The Group of 20 comprises finance ministers and central bank governors from 20 major economies: 19 countries plus the European Union, which is represented by the president of the European Council and by the European Central Bank.
Global regulators push ahead with plans to curb ‘shadow banks’
International watchdogs, working to tighten-up global regulation after the financial crisis, are moving ahead with plans to extend their reach to “shadow banks” such as money-market funds that handle trillions of dollars in short-term investments.
Policymakers have already tightened regulation for mainstream banks, but are keen to stop higher-risk activities shifting to less supervised areas such as off-balance sheet units, hedge funds and money-market funds, which contributed to the crisis.
This is a clear signal there will be no let up for the financial sector, despite warnings that introducing too many rules could hinder global economic recovery.
The Financial Stability Board (FSB), a task force from the world’s top 20 economies (G20), told the group’s finance ministers gathered in Mexico on Monday the new rules for what some also call “parallel” banks would be ready in September.
“The approach is designed to be proportionate to financial stability risks,” FSB Chairman Mark Carney wrote to G20 finance ministers. He said the aim was to focus on activities that were material to the financial system and to make use of lessons from the last crisis.
He wants to reduce the susceptibility of money market funds to “runs” as seen in the early part of 2007-2009. The FSB will publish draft rules for consultation shortly.
The FSB is struggling to keep on track implementation of a whole series of rules already agreed by the G20 and some deadlines are slipping.
“The key determinant of the effectiveness of reforms is whether they are implemented in a timely, consistent and complete manner,” Carney said.
For example, the world’s top 28 banks will get another six months to June 2013 to show how they can be wound down in a crisis without wreaking the havoc caused by the collapse of Lehman Brothers in 2008.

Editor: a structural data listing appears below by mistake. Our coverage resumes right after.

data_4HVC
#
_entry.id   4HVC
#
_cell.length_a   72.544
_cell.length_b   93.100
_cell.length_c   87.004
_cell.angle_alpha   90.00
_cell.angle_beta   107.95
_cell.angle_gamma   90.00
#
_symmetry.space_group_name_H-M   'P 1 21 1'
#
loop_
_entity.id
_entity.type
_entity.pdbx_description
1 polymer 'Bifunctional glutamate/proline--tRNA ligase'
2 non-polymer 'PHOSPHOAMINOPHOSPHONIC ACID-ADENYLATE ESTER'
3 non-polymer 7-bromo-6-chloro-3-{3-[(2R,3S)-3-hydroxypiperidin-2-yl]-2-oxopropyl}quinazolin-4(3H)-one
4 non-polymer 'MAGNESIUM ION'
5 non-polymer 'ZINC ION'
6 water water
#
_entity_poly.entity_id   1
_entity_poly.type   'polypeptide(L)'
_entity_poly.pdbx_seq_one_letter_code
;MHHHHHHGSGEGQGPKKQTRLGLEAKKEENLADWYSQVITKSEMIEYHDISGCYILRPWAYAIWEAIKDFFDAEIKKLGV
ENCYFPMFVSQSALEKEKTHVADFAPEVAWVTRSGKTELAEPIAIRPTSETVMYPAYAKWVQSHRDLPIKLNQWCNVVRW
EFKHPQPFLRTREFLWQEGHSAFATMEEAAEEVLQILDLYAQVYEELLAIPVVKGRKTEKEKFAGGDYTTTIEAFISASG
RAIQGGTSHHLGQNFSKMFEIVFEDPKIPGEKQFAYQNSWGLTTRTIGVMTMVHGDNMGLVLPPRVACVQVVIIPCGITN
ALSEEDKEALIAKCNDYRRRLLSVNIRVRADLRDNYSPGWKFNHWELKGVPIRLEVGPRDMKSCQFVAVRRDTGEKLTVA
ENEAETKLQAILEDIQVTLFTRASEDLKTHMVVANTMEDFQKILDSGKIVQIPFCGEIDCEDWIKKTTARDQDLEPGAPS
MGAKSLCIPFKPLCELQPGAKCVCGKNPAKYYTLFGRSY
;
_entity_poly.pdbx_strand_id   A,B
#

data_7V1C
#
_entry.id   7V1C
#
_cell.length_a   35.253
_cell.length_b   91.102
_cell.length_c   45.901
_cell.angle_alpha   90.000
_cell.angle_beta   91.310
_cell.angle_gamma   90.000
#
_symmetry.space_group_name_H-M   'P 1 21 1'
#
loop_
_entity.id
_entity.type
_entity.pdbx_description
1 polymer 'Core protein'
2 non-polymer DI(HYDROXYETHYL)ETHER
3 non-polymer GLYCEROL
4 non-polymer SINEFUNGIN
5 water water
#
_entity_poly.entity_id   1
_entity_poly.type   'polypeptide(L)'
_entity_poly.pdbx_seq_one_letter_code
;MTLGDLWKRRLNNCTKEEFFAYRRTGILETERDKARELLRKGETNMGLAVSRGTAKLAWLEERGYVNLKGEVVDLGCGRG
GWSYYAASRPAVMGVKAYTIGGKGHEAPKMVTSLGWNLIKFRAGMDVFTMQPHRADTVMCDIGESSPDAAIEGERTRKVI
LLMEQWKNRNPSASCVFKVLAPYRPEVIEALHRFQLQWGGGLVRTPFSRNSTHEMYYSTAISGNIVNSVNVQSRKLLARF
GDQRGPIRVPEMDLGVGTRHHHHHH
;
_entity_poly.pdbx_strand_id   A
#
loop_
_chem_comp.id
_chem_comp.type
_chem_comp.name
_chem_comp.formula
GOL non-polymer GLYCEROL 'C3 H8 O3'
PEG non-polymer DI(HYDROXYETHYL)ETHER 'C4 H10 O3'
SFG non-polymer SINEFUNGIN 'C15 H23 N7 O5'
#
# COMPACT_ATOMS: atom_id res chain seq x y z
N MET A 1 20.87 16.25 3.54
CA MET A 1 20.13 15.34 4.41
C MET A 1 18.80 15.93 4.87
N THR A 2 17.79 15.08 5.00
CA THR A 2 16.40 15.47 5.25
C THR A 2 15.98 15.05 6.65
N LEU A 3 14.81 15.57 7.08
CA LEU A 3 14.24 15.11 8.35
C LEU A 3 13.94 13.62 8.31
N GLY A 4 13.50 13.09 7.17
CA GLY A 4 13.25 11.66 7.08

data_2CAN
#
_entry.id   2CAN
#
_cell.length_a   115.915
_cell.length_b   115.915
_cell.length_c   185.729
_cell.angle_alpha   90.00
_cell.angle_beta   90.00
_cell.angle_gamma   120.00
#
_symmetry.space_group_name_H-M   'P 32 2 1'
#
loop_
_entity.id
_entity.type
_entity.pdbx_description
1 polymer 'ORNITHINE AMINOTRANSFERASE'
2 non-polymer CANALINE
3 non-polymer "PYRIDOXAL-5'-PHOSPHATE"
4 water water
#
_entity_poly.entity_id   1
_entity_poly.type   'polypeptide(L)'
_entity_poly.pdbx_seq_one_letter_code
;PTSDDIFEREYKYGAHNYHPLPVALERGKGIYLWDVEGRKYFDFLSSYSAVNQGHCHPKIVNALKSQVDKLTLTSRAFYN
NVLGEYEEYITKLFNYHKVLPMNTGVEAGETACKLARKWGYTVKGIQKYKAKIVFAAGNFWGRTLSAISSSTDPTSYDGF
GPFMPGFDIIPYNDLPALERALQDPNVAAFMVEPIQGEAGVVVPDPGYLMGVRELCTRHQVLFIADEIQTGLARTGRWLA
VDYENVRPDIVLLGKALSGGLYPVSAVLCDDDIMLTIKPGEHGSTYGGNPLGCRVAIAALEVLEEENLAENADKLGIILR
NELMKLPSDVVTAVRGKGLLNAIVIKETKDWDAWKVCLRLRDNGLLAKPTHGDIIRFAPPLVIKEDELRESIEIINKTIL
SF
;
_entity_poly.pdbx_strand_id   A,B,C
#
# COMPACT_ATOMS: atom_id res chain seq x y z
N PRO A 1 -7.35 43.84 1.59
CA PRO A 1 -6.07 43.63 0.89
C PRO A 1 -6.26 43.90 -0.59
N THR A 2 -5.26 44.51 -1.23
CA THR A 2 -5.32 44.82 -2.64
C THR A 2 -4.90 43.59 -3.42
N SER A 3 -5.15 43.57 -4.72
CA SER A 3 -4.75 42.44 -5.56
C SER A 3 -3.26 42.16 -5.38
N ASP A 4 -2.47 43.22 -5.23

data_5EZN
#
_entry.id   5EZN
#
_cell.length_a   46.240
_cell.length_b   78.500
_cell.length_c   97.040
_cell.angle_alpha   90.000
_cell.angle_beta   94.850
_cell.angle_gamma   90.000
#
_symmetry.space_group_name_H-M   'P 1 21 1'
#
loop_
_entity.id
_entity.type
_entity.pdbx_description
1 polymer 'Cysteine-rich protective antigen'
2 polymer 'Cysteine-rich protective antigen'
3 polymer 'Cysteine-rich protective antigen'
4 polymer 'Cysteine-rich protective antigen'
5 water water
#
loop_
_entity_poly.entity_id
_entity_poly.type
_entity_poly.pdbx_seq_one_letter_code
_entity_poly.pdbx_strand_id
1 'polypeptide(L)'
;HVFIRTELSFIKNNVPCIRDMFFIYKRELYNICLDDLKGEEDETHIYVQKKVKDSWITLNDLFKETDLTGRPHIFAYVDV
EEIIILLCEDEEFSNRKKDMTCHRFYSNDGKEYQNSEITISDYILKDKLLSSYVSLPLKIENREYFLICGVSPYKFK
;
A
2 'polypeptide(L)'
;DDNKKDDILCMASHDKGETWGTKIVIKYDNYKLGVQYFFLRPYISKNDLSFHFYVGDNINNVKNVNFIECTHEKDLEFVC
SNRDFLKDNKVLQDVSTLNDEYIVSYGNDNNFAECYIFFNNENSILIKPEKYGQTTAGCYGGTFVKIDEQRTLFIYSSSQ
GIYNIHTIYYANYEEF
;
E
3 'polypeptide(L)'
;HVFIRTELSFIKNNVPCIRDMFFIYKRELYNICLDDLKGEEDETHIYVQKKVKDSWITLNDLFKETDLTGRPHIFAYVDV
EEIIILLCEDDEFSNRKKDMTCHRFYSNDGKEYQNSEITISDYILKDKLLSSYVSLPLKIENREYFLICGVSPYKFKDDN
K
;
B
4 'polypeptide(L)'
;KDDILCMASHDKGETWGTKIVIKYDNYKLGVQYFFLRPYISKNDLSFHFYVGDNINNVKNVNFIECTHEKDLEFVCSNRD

This delay was due to “uneven headway” made so far, highlighting the difficulties regulators face in following through on pledges the G20 made in the aftermath of Lehman.
Also, the United States and European Union are set to miss a January deadline to implement new bank capital rules – known as Basel III, the G20’s main response to the financial crisis.
Progress is also slow on cutting the financial sector’s reliance on credit ratings for investment decisions or for calculating how much capital banks should hold.
As a result, the FSB has tried to speed things up by telling global banking regulators to identify proposals by the end of this year to trim the use of ratings and implement them by January 2016. National supervisors must implement alternatives to ratings by the end of 2015.
The G20 is still trying to stop banks becoming “too big to fail”, which covers banks the markets believe would be bailed out in a crisis.
Carney, also governor of the Bank of Canada, suggested that G20 ministers could request a full assessment next September on whether further action was needed on this issue.
The FSB also set out a timetable for extra scrutiny of second tier banks and big insurers.
Important domestic banks will have to hold more capital from 2016, if required by regulators, while insurers deemed to be “systemically important” in 2017 will have to hold extra capital from 2019.